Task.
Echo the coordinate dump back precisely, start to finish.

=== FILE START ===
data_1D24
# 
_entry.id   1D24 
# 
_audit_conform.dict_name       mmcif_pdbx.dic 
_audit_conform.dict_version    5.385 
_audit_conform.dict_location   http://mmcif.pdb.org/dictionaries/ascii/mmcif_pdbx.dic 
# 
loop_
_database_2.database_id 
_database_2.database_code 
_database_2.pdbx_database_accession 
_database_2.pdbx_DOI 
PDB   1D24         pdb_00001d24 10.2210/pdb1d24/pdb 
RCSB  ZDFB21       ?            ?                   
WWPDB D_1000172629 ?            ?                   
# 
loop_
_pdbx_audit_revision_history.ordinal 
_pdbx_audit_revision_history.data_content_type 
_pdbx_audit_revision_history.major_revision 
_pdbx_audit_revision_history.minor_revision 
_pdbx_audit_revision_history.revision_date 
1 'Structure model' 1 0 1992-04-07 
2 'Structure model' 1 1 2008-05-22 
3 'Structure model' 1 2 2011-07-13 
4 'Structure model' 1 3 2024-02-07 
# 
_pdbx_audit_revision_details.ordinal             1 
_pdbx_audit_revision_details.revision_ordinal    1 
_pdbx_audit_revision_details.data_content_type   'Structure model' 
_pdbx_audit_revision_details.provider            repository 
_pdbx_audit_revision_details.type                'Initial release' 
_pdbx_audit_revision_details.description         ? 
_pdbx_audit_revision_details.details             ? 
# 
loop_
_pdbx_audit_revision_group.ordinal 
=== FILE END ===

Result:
data_1D24
# 
_entry.id   1D24 
# 
_audit_conform.dict_name       mmcif_pdbx.dic 
_audit_conform.dict_version    5.385 
_audit_conform.dict_location   http://mmcif.pdb.org/dictionaries/ascii/mmcif_pdbx.dic 
# 
loop_
_database_2.database_id 
_database_2.database_code 
_database_2.pdbx_database_accession 
_database_2.pdbx_DOI 
PDB   1D24         pdb_00001d24 10.2210/pdb1d24/pdb 
RCSB  ZDFB21       ?            ?                   
WWPDB D_1000172629 ?            ?                   
# 
loop_
_pdbx_audit_revision_history.ordinal 
_pdbx_audit_revision_history.data_content_type 
_pdbx_audit_revision_history.major_revision 
_pdbx_audit_revision_history.minor_revision 
_pdbx_audit_revision_history.revision_date 
1 'Structure model' 1 0 1992-04-07 
2 'Structure model' 1 1 2008-05-22 
3 'Structure model' 1 2 2011-07-13 
4 'Structure model' 1 3 2024-02-07 
# 
_pdbx_audit_revision_details.ordinal             1 
_pdbx_audit_revision_details.revision_ordinal    1 
_pdbx_audit_revision_details.data_content_type   'Structure model' 
_pdbx_audit_revision_details.provider            repository 
_pdbx_audit_revision_details.type                'Initial release' 
_pdbx_audit_revision_details.description         ? 
_pdbx_audit_revision_details.details             ? 
# 
loop_
_pdbx_audit_revision_group.ordinal 